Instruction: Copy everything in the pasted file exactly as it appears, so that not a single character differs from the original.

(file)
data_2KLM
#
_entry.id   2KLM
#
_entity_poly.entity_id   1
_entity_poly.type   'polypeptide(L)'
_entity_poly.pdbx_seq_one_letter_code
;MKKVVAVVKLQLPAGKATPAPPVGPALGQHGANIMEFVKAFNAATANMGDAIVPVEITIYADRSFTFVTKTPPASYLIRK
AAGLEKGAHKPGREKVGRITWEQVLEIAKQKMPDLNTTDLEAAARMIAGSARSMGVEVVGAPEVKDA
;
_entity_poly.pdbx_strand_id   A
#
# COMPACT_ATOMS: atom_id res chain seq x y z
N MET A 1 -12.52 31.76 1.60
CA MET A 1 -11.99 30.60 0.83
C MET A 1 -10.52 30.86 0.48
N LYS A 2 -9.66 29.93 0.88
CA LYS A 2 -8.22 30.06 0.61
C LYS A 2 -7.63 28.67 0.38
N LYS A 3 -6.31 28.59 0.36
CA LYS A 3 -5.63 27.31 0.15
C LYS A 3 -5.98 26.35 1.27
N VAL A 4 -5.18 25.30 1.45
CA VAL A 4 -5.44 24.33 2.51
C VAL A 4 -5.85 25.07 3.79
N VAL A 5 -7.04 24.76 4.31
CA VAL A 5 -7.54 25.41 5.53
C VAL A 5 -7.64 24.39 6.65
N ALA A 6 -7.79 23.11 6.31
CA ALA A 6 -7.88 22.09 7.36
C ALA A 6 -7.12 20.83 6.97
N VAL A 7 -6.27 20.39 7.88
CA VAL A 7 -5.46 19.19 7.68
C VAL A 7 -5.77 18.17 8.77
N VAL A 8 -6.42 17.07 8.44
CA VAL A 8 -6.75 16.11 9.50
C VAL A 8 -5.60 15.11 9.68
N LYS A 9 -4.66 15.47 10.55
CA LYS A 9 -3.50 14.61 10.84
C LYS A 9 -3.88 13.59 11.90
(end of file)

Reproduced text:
data_2KLM
#
_entry.id   2KLM
#
_entity_poly.entity_id   1
_entity_poly.type   'polypeptide(L)'
_entity_poly.pdbx_seq_one_letter_code
;MKKVVAVVKLQLPAGKATPAPPVGPALGQHGANIMEFVKAFNAATANMGDAIVPVEITIYADRSFTFVTKTPPASYLIRK
AAGLEKGAHKPGREKVGRITWEQVLEIAKQKMPDLNTTDLEAAARMIAGSARSMGVEVVGAPEVKDA
;
_entity_poly.pdbx_strand_id   A
#
# COMPACT_ATOMS: atom_id res chain seq x y z
N MET A 1 -12.52 31.76 1.60
CA MET A 1 -11.99 30.60 0.83
C MET A 1 -10.52 30.86 0.48
N LYS A 2 -9.66 29.93 0.88
CA LYS A 2 -8.22 30.06 0.61
C LYS A 2 -7.63 28.67 0.38
N LYS A 3 -6.31 28.59 0.36
CA LYS A 3 -5.63 27.31 0.15
C LYS A 3 -5.98 26.35 1.27
N VAL A 4 -5.18 25.30 1.45
CA VAL A 4 -5.44 24.33 2.51
C VAL A 4 -5.85 25.07 3.79
N VAL A 5 -7.04 24.76 4.31
CA VAL A 5 -7.54 25.41 5.53
C VAL A 5 -7.64 24.39 6.65
N ALA A 6 -7.79 23.11 6.31
CA ALA A 6 -7.88 22.09 7.36
C ALA A 6 -7.12 20.83 6.97
N VAL A 7 -6.27 20.39 7.88
CA VAL A 7 -5.46 19.19 7.68
C VAL A 7 -5.77 18.17 8.77
N VAL A 8 -6.42 17.07 8.44
CA VAL A 8 -6.75 16.11 9.50
C VAL A 8 -5.60 15.11 9.68
N LYS A 9 -4.66 15.47 10.55
CA LYS A 9 -3.50 14.61 10.84
C LYS A 9 -3.88 13.59 11.90